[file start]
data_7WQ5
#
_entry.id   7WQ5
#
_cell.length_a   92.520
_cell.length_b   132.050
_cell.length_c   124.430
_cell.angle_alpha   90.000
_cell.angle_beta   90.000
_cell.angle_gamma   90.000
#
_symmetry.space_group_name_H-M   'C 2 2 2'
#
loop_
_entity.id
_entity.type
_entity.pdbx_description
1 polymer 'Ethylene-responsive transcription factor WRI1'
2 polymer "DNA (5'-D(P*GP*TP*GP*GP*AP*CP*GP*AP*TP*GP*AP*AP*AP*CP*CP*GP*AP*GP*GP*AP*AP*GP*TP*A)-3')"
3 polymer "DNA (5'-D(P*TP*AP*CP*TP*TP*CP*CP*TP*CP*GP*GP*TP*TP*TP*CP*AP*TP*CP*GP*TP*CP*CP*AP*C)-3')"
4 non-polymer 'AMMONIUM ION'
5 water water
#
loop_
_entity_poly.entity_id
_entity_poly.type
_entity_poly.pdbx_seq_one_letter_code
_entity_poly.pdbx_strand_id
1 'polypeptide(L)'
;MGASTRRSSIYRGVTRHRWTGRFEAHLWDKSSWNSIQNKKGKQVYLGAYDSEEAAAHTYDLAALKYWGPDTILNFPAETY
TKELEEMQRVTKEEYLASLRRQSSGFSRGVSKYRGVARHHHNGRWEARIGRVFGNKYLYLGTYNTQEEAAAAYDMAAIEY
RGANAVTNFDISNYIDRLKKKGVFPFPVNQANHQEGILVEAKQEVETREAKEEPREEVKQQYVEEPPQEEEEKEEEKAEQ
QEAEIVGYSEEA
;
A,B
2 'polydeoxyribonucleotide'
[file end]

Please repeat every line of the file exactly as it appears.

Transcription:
data_7WQ5
#
_entry.id   7WQ5
#
_cell.length_a   92.520
_cell.length_b   132.050
_cell.length_c   124.430
_cell.angle_alpha   90.000
_cell.angle_beta   90.000
_cell.angle_gamma   90.000
#
_symmetry.space_group_name_H-M   'C 2 2 2'
#
loop_
_entity.id
_entity.type
_entity.pdbx_description
1 polymer 'Ethylene-responsive transcription factor WRI1'
2 polymer "DNA (5'-D(P*GP*TP*GP*GP*AP*CP*GP*AP*TP*GP*AP*AP*AP*CP*CP*GP*AP*GP*GP*AP*AP*GP*TP*A)-3')"
3 polymer "DNA (5'-D(P*TP*AP*CP*TP*TP*CP*CP*TP*CP*GP*GP*TP*TP*TP*CP*AP*TP*CP*GP*TP*CP*CP*AP*C)-3')"
4 non-polymer 'AMMONIUM ION'
5 water water
#
loop_
_entity_poly.entity_id
_entity_poly.type
_entity_poly.pdbx_seq_one_letter_code
_entity_poly.pdbx_strand_id
1 'polypeptide(L)'
;MGASTRRSSIYRGVTRHRWTGRFEAHLWDKSSWNSIQNKKGKQVYLGAYDSEEAAAHTYDLAALKYWGPDTILNFPAETY
TKELEEMQRVTKEEYLASLRRQSSGFSRGVSKYRGVARHHHNGRWEARIGRVFGNKYLYLGTYNTQEEAAAAYDMAAIEY
RGANAVTNFDISNYIDRLKKKGVFPFPVNQANHQEGILVEAKQEVETREAKEEPREEVKQQYVEEPPQEEEEKEEEKAEQ
QEAEIVGYSEEA
;
A,B
2 'polydeoxyribonucleotide'